Qatar boasts high financial indicators, if only its worker rights ratings were half as high
Qatar, which enjoys the “highest” sovereign ratings in the Middle East and “sound” external position, has the lowest break-even oil price in the Gulf region, according to global credit rating agency Moody’s.
Qatar’s vast oil and gas resources, robust non-hydrocarbon growth, a high per capita income, and persistent surpluses in fiscal and external accounts support its highest sovereign ratings, Moody’s said in a latest note.
The country’s ‘Aa2’ foreign and local-currency government bond ratings stand along with similar ratings of Kuwait (‘Aa2’ stable) and the UAE (‘Aa2’ stable).
Credit strengths are derived from the monetisation of Qatar’s extensive oil and gas reserves, resulting in an exceptionally high GDP (gross domestic product) per capita and robust external payments position, it said.
Highlighting that the surge in hydrocarbon receipts in recent years has further strengthened government finances, it said Qatar’s fiscal breakeven oil price remains amongst the lowest in the GCC (Gulf Co-operation Council) despite a large step-up in spending that has been driven in part by capital spending on infrastructure development.
Credit support also comes from the government’s offshore financial assets which likely provide a considerable cushion to absorb oil price risks, it said, adding the country’s external position is sound, reinforced by a track record of current account surpluses.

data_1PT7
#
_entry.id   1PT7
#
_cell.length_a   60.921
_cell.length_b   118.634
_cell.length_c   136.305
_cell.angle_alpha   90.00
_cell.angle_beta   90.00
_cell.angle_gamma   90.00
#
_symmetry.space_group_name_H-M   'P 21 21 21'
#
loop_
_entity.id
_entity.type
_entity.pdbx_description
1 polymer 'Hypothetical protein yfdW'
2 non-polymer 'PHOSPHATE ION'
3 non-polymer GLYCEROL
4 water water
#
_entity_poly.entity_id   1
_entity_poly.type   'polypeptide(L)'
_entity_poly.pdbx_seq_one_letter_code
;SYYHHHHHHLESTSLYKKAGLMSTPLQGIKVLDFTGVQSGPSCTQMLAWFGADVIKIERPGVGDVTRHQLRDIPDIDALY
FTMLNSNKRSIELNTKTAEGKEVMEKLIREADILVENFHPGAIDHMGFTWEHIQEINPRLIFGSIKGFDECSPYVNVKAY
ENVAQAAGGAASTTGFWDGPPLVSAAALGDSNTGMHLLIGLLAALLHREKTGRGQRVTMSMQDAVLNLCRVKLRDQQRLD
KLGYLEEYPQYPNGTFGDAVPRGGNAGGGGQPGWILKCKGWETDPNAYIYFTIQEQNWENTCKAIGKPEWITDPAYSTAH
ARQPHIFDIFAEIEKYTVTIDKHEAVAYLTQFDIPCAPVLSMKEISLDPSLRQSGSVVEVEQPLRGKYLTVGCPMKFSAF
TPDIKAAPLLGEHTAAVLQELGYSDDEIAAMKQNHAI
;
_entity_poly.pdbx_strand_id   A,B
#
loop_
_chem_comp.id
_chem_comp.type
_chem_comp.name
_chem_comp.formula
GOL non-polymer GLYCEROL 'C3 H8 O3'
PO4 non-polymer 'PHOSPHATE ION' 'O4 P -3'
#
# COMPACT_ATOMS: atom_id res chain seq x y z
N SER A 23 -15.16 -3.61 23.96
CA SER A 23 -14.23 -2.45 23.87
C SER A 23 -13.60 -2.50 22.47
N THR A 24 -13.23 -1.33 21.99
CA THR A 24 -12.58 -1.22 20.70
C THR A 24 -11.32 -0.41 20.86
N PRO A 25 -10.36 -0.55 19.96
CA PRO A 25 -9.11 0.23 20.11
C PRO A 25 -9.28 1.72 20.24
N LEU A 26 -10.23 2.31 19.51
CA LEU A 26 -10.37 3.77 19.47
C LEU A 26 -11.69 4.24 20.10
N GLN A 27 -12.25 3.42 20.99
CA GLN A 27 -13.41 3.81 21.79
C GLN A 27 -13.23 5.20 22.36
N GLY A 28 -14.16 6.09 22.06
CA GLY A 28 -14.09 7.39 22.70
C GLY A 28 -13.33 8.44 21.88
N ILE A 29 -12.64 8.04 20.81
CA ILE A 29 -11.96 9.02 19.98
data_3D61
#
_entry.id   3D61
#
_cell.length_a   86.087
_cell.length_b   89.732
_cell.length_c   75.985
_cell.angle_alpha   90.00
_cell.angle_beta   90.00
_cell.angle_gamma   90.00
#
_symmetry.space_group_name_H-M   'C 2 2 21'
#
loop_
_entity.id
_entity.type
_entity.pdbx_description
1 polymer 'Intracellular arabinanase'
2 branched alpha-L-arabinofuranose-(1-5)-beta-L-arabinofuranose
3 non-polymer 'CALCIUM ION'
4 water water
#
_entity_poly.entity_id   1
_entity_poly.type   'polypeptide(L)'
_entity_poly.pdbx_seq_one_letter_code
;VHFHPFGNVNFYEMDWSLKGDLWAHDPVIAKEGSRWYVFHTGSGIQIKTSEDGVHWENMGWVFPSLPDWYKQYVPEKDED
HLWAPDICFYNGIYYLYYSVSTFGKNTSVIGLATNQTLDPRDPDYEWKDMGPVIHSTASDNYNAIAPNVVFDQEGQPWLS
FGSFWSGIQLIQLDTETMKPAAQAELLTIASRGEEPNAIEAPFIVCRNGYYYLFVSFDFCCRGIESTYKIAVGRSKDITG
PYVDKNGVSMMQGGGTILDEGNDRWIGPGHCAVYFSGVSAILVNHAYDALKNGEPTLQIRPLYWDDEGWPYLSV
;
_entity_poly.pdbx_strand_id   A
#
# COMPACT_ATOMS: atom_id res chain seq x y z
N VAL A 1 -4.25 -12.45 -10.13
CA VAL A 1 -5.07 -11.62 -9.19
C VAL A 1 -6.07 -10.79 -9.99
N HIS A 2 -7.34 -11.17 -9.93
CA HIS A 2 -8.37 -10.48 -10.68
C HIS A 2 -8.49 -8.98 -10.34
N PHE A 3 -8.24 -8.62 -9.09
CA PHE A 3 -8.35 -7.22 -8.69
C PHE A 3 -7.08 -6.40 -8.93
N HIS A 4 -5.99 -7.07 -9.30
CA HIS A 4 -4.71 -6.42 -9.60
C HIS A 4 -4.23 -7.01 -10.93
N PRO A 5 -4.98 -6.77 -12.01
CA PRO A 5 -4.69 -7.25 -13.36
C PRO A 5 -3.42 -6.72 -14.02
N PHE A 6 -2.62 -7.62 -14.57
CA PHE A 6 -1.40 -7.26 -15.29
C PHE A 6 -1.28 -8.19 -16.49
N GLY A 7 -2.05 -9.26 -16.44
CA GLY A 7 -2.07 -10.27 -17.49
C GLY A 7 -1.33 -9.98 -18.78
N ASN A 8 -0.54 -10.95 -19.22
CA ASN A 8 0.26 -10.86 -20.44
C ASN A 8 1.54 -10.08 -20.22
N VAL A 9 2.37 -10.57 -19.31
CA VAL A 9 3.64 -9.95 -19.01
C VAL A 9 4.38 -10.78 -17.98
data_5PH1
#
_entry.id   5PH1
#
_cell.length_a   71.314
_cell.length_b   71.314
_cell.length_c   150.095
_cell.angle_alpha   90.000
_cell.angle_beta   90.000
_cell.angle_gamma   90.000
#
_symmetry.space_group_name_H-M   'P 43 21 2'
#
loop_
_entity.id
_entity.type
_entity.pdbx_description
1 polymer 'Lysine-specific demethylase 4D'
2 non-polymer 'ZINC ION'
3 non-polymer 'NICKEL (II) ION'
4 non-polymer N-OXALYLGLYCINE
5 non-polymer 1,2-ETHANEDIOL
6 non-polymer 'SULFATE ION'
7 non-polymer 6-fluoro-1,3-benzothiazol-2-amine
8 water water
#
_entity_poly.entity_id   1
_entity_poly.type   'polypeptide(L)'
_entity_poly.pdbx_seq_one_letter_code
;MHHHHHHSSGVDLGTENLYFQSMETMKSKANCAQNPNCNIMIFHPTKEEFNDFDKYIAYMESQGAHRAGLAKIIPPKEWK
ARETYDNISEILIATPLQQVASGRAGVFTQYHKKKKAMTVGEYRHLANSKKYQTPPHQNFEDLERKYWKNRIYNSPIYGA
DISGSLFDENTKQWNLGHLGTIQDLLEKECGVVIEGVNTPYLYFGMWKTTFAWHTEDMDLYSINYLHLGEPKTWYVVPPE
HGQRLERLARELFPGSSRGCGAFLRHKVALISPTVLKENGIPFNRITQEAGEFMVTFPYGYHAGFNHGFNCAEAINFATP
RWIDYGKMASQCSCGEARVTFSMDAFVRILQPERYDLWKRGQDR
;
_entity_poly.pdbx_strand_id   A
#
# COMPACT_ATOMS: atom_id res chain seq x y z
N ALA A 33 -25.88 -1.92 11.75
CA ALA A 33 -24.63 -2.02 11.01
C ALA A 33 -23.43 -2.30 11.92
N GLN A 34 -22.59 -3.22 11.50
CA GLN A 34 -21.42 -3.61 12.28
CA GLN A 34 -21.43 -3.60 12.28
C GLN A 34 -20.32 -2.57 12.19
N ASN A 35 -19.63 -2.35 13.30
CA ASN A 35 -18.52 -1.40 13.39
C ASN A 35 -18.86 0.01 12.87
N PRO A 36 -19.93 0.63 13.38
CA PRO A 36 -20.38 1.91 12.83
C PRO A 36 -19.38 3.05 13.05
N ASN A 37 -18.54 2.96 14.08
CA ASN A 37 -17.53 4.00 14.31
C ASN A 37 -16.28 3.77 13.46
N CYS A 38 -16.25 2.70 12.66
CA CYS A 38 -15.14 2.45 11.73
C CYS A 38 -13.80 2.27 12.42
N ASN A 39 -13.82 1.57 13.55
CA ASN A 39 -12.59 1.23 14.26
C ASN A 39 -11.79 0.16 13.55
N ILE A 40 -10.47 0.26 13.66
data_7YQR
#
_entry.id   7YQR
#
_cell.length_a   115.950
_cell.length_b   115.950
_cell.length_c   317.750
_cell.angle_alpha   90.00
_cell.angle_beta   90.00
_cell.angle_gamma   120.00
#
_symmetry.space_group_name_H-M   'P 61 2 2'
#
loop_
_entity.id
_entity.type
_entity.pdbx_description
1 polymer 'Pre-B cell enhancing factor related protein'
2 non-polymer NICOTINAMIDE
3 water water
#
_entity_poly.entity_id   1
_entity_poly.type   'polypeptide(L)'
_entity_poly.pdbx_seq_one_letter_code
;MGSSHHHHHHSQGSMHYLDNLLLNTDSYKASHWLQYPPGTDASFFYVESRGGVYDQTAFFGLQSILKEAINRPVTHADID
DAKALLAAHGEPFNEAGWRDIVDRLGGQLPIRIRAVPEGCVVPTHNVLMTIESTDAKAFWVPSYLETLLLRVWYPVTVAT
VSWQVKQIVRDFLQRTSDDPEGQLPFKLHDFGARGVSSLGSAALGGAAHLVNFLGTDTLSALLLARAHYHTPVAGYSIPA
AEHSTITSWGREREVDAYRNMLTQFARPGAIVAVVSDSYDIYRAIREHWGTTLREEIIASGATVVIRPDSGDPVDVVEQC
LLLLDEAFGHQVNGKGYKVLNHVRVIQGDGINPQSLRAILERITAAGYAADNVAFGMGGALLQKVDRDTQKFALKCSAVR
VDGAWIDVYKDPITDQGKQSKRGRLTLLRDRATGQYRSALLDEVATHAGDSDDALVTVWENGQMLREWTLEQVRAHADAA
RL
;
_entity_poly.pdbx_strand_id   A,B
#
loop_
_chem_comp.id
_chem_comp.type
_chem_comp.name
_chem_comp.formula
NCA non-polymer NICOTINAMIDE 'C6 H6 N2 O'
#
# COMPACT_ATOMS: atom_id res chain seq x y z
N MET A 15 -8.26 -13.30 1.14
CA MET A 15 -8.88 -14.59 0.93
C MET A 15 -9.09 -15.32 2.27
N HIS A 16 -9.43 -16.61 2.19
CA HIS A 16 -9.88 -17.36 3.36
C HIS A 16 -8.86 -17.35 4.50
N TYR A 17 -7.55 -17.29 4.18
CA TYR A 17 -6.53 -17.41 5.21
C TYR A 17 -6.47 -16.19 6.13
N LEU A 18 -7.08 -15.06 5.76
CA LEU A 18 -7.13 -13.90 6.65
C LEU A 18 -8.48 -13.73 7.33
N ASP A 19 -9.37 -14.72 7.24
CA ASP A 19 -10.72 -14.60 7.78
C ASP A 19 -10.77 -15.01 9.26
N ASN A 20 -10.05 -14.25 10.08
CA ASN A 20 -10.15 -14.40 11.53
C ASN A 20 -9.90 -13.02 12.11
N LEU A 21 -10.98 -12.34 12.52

Credit challenges include the public sector’s gross debt burden which has climbed sharply in recent years, when taking into account the debt of state-owned enterprises, it said.
Qatar’s rating is also constrained by shortcomings in transparency with regards to the size and composition of the government’s assets.
Moreover, Qatar shares with the other GCC countries a “moderate” degree of geopolitical event risk arising from regional and global tensions vis-à-vis Iran.
Downside risks to the stable outlook relate to the economy’s correlation to commodity cycles, although Qatar’s low external break-even oil price means that its external position would be resilient to a short-term oil price shock.
Domestic politics remain “stable” with a smooth transition of power in June 2013, which saw HH the Father Emir Sheikh Hamad bin Khalifa al-Thani transfer power to his son HH Sheikh Tamim bin Hamad al-Thani, the current ruler.
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